Common uses of Potassium Silicate

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Potassium Silicate is the term used for a group of inorganic compounds. Inorganic compounds, in case you’re wondering, are bonds that don’t use hydrogen-carbon bonds to create the compound.

Clever chemists melt potassium carbonate and pure silica sand together, then super cool it to form potassium silicate. Common silicates, like sodium silicate, take the form of white rocky powder or solutions that have no colour at all.

We’re not here to bore you with chemistry though – we’re here to tell you what these compounds are used for.


This is the prime industry where potassium silicates are used.

Plants require potassium and silicon to grow. By dissolving silicates in water, the solution can be added to fertilizers. The main benefit of that is to make the soil more alkaline.

In addition to that, it has the following benefits as well:

  • Improved photosynthesis of the plant
  • Elements like sodium, manganese, and aluminium’s negative effects are eradicated with potassium silicate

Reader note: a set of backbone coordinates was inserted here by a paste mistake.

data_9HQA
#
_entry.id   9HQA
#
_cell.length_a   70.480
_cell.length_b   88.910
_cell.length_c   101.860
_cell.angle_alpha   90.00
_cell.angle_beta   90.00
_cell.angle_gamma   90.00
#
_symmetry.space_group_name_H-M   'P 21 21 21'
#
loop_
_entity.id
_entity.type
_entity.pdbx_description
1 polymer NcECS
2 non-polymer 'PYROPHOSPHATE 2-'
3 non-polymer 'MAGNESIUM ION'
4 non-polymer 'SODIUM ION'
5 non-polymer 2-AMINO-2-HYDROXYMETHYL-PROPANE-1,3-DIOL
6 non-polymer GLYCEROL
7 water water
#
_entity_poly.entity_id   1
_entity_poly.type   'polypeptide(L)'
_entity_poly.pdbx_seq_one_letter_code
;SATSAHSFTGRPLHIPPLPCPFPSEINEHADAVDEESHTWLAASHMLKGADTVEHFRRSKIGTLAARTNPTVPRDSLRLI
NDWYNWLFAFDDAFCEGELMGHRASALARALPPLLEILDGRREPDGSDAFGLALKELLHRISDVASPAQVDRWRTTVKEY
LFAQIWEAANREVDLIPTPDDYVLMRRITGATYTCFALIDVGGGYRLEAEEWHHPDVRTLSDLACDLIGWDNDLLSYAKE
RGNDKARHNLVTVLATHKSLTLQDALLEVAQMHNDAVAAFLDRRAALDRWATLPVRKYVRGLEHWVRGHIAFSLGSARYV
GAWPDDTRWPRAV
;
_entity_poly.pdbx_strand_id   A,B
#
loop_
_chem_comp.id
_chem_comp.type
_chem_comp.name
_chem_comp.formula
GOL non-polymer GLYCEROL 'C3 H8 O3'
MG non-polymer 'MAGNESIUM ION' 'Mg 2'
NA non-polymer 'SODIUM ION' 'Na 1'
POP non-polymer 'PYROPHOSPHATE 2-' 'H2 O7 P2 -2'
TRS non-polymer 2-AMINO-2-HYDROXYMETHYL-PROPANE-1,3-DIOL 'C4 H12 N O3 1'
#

Silicon is a valuable element in plant growth. Plants that have soluble silicon added are more resilient to insects as the cell walls of the plant are thicker, which means less insecticide use and greater crop yield.

Plants also show greater resistance to fungi when potassium silicates are used in the soil.


The use of potassium and sodium silicate in the construction industry is widespread.

Mortars that are used in high acidic conditions should have potassium silicate added. The ability of sodium silicate enriched mortar to withstand acid is much greater than that of sodium-based mortars, which will have limited life.

Sodium silicate-rich mortars don’t “stick” to trowels and add more body when laying bricks. This means that you have more time to place bricks just the way you want them before the mortar starts setting.

It also adds hardness (and longevity) to concrete. Sodium silicates in concrete make the concrete less absorbent to chemicals and liquids by closing the pores as it sets. This property also makes it impervious to dust build-up.

When wood is being used in construction, you can give the wood a layer or two of a sodium silicate solution. This makes the wood flame retardant and can easily be applied with a brush.


Potassium silicate has been used since the 19th-century and is still widely used today.

We haven’t even scratched the surface in this article of the uses for this chemical compound. The benefits it adds to industries are innumerable.

It adds longevity to mortars and concrete, can fireproof wood, and is even used in welding rods.

Just a word of warning, though. The pH level of potassium silicate is very high. Use your gloves, safety goggles, and an apron when handling it.

Xeolith® LS250 Potassium Lithium Silicate